Portland is safest

Published: Friday | December 21, 2012 Comments 0

Eastern parish records low crime rate behind police initiatives

Gareth Davis, Gleaner Writer

PORT ANTONIO, Portland:Highly regarded as the safest parish, Portland has the lowest crime rate islandwide and, according to data provided by the police, a mere seven murders have been committed from January to December 17 this year.

The Portland police, who have managed to keep a lid on most illegal activities, continue to make in-roads into the infamous drugs-for-guns trade, the cash-for-gold trade, counterfeiting, rape, break-ins, domestic violence and praedial larceny.

Commanding officer for the parish, Deputy Superinten-dent of Police Wayne Cameron, yesterday boasted about the new measures now in place, which are reaping success along with the support and dedication shown by the men and women under his command.

"Our success rate is extremely high," commented Cameron.

He added: "We are more vigilant than ever and, as a result, we are able to stay on top of ridding the parish of criminal elements. We conduct frequent spot checks and roadblocks, which have allowed us to recover a number of firearms. Additionally, our roadblocks and spot checks have allowed us to seize a variety of contraband which are being trafficked into the parish by motor vehicles."

Since the start of 2012, the Portland police have seized 13 illegal firearms in various types of operations in comparison to 14 during the corresponding period last year. Of the seven murders committed in the parish since the start of 2012, two have been categorised as related to domestic disputes, while the other five were related to criminal activities.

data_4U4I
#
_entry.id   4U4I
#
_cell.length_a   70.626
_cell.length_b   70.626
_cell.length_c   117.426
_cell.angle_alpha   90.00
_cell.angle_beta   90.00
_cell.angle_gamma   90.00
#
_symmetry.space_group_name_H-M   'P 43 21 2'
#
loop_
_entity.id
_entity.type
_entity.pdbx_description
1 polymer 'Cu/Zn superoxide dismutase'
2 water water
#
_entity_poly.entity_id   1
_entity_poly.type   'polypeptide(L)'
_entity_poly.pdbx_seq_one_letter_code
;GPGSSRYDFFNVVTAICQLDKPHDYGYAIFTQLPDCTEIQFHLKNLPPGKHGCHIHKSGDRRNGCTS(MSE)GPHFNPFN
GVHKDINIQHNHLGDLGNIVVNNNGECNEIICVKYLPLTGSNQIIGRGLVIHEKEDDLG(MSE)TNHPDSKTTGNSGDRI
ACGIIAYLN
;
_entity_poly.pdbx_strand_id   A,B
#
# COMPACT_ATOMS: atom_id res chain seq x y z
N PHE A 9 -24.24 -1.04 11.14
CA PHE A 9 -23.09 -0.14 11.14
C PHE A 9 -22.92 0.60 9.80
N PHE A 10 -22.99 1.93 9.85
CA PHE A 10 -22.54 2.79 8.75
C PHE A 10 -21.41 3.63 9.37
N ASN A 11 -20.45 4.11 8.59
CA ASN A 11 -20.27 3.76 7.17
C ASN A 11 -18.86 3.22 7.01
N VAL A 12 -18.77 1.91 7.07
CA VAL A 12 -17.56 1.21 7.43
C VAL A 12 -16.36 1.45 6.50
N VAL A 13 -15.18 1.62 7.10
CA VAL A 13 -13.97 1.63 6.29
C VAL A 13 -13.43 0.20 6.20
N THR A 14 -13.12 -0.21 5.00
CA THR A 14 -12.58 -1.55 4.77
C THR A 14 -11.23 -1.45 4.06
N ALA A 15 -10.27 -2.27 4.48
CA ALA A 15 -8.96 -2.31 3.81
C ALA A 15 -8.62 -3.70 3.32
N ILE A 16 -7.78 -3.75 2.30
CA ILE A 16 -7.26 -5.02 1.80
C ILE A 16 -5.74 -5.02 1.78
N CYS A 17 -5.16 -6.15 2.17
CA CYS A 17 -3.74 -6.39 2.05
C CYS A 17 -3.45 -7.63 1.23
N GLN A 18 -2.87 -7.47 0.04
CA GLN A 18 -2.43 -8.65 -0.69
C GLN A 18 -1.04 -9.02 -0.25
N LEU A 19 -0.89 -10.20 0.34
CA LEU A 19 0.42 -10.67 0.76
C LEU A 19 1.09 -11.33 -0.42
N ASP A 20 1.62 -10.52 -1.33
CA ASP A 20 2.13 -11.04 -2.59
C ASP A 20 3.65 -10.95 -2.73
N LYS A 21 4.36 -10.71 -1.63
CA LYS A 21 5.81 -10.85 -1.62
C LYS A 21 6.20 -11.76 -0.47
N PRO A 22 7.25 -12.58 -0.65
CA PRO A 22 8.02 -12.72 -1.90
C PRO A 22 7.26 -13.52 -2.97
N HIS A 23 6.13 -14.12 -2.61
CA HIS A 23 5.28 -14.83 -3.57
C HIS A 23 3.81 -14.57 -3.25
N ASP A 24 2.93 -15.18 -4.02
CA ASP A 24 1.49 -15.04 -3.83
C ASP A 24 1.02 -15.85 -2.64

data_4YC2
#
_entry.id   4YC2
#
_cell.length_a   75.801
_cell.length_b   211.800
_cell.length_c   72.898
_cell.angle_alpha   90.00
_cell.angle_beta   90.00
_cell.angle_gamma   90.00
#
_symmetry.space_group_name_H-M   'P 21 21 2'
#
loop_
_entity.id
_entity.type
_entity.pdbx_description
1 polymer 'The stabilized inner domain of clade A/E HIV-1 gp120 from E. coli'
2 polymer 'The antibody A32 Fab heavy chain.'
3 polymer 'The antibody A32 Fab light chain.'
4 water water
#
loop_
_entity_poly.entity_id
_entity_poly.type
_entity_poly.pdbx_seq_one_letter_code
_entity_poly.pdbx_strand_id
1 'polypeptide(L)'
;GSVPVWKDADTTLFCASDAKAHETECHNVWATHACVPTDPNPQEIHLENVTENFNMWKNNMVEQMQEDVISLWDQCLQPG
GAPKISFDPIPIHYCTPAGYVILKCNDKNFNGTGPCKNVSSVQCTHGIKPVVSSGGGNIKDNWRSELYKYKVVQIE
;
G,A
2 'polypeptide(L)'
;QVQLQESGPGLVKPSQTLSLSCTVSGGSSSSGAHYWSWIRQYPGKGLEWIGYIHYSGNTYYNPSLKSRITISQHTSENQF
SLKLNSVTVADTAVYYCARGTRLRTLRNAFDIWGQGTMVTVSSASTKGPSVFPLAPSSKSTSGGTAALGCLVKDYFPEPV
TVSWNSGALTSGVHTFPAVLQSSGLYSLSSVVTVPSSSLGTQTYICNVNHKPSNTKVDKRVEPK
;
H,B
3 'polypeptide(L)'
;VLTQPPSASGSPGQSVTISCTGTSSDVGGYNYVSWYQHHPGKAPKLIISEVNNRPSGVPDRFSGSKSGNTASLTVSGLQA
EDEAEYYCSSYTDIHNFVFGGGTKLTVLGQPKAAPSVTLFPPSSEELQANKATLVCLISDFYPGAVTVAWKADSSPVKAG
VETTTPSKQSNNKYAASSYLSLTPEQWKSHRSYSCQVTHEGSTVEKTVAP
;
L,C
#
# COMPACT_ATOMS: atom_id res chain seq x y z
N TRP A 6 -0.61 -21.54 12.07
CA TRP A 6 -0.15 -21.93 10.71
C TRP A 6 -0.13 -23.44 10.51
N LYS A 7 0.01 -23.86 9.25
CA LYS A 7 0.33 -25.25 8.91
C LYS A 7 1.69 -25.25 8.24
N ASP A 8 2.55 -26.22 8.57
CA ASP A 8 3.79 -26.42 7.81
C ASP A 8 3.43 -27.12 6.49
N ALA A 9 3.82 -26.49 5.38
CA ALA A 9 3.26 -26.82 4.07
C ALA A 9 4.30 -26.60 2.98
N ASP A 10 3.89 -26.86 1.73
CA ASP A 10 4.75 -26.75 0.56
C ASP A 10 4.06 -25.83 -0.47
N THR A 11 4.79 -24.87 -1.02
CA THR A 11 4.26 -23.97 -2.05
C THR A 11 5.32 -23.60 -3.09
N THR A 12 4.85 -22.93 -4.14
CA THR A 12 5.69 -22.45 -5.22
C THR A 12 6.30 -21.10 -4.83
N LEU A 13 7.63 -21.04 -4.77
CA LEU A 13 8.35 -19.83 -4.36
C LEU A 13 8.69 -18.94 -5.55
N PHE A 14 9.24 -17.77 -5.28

The streamlined community policing is also reaping success and, according to Cameron, the new measures now in place have allowed for a closer monitoring of trouble spots and depressed communities. He noted that once a threat is reported, a police team is dispatched in short order to have dialogue with both the complainant and the accused, so as to prevent the likelihood of that threat being carried out.

Cameron added: "That matter is not just set aside. It is followed up just to ensure that any form of tension and intimidation is defused. On the matter of the drugs-for-guns trade, we realised that drugs are brought into the parish by road and are transported elsewhere by sea. As a result, our patrols and spot checks along the borders have reaped success and are a deterrent to criminal elements."

He said: "We have stepped up our operations along the coastal areas and every port - whether makeshift or otherwise - where drugs can be picked up by boats is closely monitored. Our marine police have also stepped up their surveillance along the sea coast (Hectors River to Dover) and the Portland Coast Guard vessel has also enhanced such operations at sea."

Police need more vehicles

But while the efforts of the police have been lauded by residents, including business operators, social groups, and civil society, Pastor Ruel Carlington of the Prodigal Gospel Chapel argued that more could be achieved if the local police had more vehicles at their disposal.

Carlington said such a move would enable them to better respond to emergencies and conduct patrols more effectively.

"They are doing a marvellous job," he said. "And they are doing so with a scarcity of vehicles. Once they acquire additional vehicles, they would be in a better position to patrol certain remote areas, especially at nights, just to restore some levels of assurance among residents."

rural@gleanerjm.com





Share |

The comments on this page do not necessarily reflect the views of The Gleaner.
The Gleaner reserves the right not to publish comments that may be deemed libelous, derogatory or indecent. Please keep comments short and precise. A maximum of 8 sentences should be the target. Longer responses/comments should be sent to "Letters of the Editor" using the feedback form provided.
blog comments powered by Disqus

Top Jobs

View all Jobs

Videos